An integrative approach to understanding effects of valproate in C. elegans

Munasinghe, Dona Helani (2015). An integrative approach to understanding effects of valproate in C. elegans. University of Birmingham. Ph.D.

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Obesity is one of the biggest public health problems today, leading to type II diabetes, coronary heart disease, hypertension, sterility and cancer (Hashmi et al., 2013). \(C.elegans\) has been used extensively in obesity research to dissect the underlying principles. The overarching goal of my thesis has been to identify molecular signatures linking phenotypic and molecular responses of the nematode \(C.elegans\) to a number of experimental conditions that induce alteration in lipid metabolism. More specifically, I developed experimental procedures in \(C.elegans\) to study the effects of exercise, diet and a \(C.elegans\) antiageing drug valproate. Using a modified lipid assay, I found for the first time that valproate induce lipid accumulation in \(C.elegans\) in a dose dependent manner. In this study obesity is induced in \(C.elegans\) by treating with either cholesterol or sodium valproate. Using microarray technology, expression profiles associated with the induction of obesity are studied. In addition, \(C.elegans\) were treated with monosodium glutamate which is found to decrease lipid mass. Exercise is a recommendation for obese people and hence a \(C.elegans\) model system is developed to study effect of exercise. Effects of valproate on \(C.elegans\) with respect to lipid quantity are studied in detail, with emphasis on insulin signalling pathway. Expression changes associated with insulin mutants are compared with the valproate exposure expression profile to understand how much of the valproate exposure could be explained by insulin signalling. I also found for the first time that valproate cause a global down regulation of nuclear components. A hypothesis on lipid accumulation on valproate exposure is presented. TGF-β pathway is also found to be involved in fat metabolism. Finally I report an interesting phenotype for the first time in which the TGF-β pathway receptor mutant \(sma\)-\(6\) shows paralysis in response to valproate.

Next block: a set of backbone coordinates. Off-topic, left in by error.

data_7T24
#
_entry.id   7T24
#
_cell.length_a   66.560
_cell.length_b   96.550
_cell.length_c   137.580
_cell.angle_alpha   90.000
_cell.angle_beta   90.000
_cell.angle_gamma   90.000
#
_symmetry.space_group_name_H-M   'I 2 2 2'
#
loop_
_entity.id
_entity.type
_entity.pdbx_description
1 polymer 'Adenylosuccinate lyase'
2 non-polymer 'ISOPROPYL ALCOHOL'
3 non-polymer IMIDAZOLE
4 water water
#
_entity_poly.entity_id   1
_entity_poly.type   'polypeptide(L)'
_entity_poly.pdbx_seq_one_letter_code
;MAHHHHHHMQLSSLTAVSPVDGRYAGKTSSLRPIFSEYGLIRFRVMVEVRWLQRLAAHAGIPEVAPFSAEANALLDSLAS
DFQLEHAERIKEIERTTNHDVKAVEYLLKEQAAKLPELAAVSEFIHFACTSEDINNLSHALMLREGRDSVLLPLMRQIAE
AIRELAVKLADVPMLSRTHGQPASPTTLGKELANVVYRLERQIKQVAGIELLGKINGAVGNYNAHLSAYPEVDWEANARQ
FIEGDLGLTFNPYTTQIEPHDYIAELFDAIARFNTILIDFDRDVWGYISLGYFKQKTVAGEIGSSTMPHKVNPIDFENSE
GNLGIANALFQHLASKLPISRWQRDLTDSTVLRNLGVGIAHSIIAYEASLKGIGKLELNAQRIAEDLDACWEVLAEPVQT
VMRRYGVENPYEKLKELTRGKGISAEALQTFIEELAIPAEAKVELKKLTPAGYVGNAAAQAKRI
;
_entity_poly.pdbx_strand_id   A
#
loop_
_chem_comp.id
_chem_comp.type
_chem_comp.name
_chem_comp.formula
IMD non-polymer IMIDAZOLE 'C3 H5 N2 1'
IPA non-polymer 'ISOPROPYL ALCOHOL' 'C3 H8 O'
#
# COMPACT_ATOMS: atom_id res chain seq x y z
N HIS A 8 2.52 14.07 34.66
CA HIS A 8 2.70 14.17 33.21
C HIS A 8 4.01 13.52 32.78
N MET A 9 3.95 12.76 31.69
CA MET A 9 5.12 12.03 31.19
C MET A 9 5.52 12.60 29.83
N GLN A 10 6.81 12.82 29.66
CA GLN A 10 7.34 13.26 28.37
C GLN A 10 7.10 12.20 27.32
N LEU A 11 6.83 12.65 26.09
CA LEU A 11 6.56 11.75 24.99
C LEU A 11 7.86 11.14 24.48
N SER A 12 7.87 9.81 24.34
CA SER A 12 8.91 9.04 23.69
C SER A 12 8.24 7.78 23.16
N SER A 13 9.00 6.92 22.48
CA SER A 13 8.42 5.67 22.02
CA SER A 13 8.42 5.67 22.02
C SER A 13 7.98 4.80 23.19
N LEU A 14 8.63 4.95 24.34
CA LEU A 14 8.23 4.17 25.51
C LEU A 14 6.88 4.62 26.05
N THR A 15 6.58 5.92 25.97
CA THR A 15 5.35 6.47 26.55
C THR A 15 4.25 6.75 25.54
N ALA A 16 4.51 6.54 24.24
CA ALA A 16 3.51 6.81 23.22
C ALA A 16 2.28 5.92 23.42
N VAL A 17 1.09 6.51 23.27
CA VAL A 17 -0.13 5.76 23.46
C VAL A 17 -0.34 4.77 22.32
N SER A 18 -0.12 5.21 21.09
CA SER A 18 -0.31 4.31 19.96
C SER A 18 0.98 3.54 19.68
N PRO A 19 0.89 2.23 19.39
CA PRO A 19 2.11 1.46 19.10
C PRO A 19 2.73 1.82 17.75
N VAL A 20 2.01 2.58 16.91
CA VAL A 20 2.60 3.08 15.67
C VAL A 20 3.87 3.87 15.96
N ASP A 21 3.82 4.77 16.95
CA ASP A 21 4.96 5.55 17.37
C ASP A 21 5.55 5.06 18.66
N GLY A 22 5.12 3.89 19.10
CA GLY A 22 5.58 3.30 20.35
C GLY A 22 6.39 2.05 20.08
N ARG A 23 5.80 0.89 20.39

Type of Work: Thesis (Doctorates > Ph.D.)
Award Type: Doctorates > Ph.D.
College/Faculty: Colleges (2008 onwards) > College of Life & Environmental Sciences
School or Department: School of Biosciences
Funders: None/not applicable
Subjects: Q Science > QP Physiology
Q Science > QR Microbiology


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